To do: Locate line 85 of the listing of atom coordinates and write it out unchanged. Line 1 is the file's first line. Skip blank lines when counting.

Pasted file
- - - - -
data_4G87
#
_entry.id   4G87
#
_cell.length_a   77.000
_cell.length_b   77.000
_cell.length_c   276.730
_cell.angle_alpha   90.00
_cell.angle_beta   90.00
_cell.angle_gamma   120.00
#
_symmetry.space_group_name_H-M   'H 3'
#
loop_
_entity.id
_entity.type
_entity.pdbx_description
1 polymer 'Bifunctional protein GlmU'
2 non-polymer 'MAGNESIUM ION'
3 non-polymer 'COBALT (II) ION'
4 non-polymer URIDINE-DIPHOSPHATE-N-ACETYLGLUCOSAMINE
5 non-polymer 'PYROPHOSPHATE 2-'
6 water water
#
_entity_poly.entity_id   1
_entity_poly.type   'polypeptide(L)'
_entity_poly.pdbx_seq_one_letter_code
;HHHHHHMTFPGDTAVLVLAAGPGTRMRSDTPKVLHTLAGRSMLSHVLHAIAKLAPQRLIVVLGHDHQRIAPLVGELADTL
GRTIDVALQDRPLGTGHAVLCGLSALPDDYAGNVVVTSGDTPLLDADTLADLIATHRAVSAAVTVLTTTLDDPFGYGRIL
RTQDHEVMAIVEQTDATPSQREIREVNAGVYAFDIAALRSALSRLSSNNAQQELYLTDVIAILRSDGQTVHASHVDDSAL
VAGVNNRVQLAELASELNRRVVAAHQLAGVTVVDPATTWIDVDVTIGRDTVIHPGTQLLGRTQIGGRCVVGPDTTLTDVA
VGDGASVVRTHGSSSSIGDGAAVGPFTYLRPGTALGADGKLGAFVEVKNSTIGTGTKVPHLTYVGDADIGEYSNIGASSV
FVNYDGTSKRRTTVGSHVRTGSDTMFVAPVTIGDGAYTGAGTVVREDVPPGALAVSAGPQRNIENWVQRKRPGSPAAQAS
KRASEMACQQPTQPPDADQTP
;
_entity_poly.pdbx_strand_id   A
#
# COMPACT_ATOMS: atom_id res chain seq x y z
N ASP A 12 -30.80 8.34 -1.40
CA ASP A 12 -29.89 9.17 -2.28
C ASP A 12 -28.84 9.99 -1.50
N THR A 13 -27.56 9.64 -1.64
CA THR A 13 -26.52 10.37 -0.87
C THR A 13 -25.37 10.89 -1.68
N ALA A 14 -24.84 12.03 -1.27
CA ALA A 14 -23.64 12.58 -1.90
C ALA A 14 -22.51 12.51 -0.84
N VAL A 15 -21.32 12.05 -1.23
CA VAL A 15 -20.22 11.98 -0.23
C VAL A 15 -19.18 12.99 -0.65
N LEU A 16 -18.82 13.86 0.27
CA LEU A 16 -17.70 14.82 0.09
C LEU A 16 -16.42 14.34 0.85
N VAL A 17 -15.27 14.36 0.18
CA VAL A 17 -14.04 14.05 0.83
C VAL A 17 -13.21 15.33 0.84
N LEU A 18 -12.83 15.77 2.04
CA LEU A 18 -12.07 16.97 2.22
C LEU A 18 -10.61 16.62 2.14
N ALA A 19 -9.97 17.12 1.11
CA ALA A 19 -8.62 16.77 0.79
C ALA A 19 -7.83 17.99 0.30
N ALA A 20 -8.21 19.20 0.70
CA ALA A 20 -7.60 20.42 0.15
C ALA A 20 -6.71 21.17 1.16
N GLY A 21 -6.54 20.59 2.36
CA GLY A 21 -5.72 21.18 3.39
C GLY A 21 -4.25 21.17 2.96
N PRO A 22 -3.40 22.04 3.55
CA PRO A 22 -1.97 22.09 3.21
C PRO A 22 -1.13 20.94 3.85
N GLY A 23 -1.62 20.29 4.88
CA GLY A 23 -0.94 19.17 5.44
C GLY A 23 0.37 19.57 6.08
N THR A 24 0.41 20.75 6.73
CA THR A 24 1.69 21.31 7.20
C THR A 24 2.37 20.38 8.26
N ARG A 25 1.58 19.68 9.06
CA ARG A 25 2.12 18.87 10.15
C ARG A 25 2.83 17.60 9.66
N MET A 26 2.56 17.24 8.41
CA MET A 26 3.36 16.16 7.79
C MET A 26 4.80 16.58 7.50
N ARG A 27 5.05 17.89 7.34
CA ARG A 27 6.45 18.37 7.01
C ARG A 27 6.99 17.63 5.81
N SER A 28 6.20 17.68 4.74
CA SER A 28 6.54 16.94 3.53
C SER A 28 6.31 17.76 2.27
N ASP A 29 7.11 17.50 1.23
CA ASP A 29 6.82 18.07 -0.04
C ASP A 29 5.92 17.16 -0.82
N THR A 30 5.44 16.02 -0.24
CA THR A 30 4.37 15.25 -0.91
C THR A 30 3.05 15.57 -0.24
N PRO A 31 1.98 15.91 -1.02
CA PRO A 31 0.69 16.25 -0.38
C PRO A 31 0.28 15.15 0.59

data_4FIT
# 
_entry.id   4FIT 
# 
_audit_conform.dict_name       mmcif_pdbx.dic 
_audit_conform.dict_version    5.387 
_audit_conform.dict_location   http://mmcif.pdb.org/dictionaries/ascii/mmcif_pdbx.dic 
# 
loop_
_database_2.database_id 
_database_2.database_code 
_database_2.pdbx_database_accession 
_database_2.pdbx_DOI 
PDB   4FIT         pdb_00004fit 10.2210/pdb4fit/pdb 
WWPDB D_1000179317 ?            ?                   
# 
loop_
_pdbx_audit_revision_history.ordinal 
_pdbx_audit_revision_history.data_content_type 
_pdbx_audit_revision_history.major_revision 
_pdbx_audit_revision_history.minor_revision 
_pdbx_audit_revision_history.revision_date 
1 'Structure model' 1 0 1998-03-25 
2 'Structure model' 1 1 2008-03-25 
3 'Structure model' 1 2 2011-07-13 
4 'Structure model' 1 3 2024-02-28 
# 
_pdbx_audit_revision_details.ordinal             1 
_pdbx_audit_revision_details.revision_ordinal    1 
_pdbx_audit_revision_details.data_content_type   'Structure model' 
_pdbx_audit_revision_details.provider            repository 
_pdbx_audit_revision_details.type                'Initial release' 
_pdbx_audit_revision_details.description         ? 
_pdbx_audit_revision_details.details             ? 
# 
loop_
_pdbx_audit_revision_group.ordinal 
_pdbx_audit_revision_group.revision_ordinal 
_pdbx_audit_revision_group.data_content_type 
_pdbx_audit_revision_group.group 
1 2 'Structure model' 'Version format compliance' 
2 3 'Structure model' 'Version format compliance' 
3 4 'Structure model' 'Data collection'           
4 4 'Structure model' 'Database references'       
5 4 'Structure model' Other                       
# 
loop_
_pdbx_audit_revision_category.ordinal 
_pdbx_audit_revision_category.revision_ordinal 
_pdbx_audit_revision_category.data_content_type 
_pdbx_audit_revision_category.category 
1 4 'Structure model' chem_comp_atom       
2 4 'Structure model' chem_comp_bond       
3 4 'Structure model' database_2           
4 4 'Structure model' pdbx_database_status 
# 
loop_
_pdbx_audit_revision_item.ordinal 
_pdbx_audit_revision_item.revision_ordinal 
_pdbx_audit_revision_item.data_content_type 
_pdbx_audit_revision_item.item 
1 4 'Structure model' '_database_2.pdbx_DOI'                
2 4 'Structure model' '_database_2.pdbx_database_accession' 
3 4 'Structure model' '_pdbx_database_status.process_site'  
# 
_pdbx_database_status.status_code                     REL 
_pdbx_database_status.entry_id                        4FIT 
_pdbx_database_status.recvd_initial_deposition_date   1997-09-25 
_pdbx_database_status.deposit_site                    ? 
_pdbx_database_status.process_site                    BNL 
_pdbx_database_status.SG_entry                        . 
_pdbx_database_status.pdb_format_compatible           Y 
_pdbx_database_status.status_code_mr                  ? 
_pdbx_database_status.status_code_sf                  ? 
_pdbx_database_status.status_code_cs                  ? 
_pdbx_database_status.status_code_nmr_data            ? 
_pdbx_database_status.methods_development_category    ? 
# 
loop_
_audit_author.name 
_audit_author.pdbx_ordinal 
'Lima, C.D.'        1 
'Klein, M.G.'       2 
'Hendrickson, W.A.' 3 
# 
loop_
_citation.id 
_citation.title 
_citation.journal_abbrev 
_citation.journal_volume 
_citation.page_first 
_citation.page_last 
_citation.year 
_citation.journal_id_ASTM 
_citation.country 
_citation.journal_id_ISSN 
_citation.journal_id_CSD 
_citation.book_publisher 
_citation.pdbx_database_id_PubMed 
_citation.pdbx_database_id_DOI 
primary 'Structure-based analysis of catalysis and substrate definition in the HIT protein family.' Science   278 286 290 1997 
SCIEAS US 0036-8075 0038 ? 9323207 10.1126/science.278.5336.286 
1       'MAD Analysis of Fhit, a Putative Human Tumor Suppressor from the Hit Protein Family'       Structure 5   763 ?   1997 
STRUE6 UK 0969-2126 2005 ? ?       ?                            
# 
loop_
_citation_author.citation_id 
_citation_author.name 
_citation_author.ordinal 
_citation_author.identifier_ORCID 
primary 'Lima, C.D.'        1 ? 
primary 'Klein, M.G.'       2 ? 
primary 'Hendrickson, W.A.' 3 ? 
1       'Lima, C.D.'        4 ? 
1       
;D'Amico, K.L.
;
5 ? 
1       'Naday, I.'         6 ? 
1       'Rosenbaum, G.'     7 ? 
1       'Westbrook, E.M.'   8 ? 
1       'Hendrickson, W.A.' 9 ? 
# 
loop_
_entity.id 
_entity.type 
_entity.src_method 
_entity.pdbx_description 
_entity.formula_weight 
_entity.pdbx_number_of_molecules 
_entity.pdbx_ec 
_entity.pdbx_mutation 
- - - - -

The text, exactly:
CA ARG A 27 6.45 18.37 7.01